Alopecia areata is characterized by one or more round bald areas. They are of different diameter, usually localized on the scalp (capillitium), and sometimes, but less often, at some other body part (eyebrows, beard, moustache, arms or legs). On the edges of affected areas, hair can easily be plucked out.
Etiology of alopecia areata is unknown. Although many cases have occurred after strong emotional stress, until now a stress-induced pathogenesis of alopecia areata has not been proven. All cases of alopecia areata have, until ten years ago, been tested in relation to focus (dental focus, chronic tonsillitis, sinusitis), but recently focuses have not been considered that important. Alopecia areata can be detected in several members of a family (not at the same time, of course). There are many opinions on the genetic disposition of alopecia areata, some authors have found a positive family anamnesis in as much as 27 % of all patients suffering from alopecia areata, while other authors deny any family disposition.
In view of the current concept of ethiopathogenesis of alopecia areata, it is believed that autoimmune mechanism of hair follicle components is especially important. More and more facts prove that alopecia areata is a disorder of autoimmune origin. Histopathological results prove the existence of lymphocytic infiltrate surrounding the hair bulbus in areas affected by alopecia areata. By method of direct immunofluorescent technique ( DIF ), deposits of C3 components are found in hair follicles in most cases. Alopecia areata may, as an exception, be accompanied by a thymus function imbalance, autoimmune thyreoiditis Hashimoto or vitiligo. The autoimmune theory is also supported by the anti – HF – antibodies against hair follicle found in patients suffering from alopecia areata in high titre in serum, as well as low values of nucleus membrane glycoprotein CD 44 of sweat glands in areas affected by alopecia areata, that take part in regulating the immunological feedback at the cellular level.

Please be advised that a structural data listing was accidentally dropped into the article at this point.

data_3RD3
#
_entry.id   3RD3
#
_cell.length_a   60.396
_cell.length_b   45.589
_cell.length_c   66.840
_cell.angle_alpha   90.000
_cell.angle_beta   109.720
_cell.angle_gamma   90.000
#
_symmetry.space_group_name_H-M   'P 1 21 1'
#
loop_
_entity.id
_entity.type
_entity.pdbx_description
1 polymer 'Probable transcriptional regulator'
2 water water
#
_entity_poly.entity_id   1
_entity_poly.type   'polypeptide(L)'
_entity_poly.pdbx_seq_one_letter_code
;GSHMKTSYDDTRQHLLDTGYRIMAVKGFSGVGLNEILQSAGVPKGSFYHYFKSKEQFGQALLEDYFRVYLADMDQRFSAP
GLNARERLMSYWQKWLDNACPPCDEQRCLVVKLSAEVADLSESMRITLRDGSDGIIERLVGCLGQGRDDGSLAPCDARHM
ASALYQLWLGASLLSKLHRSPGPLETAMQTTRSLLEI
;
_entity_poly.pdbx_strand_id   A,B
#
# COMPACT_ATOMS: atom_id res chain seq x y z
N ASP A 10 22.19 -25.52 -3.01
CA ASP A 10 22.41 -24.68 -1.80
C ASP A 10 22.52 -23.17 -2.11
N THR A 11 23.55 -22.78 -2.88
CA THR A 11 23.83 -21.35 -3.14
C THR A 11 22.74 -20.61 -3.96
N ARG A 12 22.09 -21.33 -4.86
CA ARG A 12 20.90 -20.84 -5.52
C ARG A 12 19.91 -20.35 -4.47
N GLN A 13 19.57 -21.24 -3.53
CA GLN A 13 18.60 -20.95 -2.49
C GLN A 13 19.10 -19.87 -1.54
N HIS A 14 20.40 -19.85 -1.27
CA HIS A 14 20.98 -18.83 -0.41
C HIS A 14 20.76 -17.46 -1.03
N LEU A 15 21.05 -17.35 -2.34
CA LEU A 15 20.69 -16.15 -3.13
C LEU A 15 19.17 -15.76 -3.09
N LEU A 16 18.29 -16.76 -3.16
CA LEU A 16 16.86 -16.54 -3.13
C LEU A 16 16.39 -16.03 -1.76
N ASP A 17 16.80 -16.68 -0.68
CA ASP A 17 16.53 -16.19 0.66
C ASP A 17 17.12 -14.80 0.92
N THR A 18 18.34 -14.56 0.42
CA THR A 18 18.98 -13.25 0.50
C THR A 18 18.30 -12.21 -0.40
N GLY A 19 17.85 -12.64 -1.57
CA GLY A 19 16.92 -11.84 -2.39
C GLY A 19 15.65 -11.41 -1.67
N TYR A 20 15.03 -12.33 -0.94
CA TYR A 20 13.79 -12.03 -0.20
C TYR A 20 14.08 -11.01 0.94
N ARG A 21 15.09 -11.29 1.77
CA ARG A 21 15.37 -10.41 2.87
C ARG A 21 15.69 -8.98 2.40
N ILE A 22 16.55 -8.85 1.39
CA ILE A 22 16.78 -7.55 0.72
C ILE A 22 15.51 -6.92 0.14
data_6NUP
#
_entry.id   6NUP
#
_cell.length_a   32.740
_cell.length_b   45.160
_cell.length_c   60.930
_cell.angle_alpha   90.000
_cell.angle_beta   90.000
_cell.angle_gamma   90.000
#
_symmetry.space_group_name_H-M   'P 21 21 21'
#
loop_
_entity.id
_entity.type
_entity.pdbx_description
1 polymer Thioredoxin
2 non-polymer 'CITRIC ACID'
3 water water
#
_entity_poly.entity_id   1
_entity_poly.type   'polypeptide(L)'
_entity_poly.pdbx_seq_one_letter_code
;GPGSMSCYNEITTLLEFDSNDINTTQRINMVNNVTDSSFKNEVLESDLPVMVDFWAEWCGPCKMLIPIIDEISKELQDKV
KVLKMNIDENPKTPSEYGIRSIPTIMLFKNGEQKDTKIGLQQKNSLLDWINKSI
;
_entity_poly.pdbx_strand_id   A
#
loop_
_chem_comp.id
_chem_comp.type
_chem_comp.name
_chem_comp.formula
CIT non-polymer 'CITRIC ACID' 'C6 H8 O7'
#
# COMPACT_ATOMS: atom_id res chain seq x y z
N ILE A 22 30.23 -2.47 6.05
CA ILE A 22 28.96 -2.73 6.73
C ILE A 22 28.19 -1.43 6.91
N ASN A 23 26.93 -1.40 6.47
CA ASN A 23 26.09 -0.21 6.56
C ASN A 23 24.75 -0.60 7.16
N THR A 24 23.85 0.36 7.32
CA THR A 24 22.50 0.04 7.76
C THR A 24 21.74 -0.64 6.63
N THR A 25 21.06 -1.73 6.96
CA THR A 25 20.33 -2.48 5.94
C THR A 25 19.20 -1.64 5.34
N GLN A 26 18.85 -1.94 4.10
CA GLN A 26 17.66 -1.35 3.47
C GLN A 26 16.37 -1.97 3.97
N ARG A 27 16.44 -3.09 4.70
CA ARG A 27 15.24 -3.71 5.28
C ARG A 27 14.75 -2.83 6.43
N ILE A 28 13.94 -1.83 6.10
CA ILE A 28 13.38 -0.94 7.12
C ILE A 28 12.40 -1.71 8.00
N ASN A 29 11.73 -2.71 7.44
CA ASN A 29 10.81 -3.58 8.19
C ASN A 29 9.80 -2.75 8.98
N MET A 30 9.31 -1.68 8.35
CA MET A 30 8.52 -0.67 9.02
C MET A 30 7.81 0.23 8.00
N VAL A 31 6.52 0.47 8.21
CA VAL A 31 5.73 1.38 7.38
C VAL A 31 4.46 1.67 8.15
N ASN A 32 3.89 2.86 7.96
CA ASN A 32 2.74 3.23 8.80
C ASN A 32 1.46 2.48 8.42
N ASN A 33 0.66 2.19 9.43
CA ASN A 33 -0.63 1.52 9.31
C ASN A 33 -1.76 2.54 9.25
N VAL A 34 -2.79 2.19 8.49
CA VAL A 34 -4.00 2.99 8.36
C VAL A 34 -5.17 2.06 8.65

The latest research by monoclonal antibody method has shown the existence of decreased cytokeratine 16 expression ( CK-16 ) of hair follicles in areas affected by alopecia areata. Since cytokeratine, which in normal follicles can be found in inner hair layer and dermal papilla, is a marker of epithelial differentiation, this poses the question of epithelial proliferation imbalance during the hair growth cycle in alopecia areata ethiopathogenesis.
Alopecia areata is characterized by a sudden appearance of limited round and oval alopetic areas of different diameter. The number of this areas is different, there may be one or more. If they spread peripherally, they may encompass a bigger capillitium surface. If there are more alopetic areas spreading, they may connect forming bigger alopetic areas of irregular form, or, less often, cause total alopecia that can usually be seen on capillitium. Alopetic area enveloping the occipital capillitium region is called ophyasis. Ophyasis is considered a bad prognostic sign, since it usually indicates total alopecia tendencies in cases of classic therapy, while therapy with Marbo products solves this problem in 95 % cases.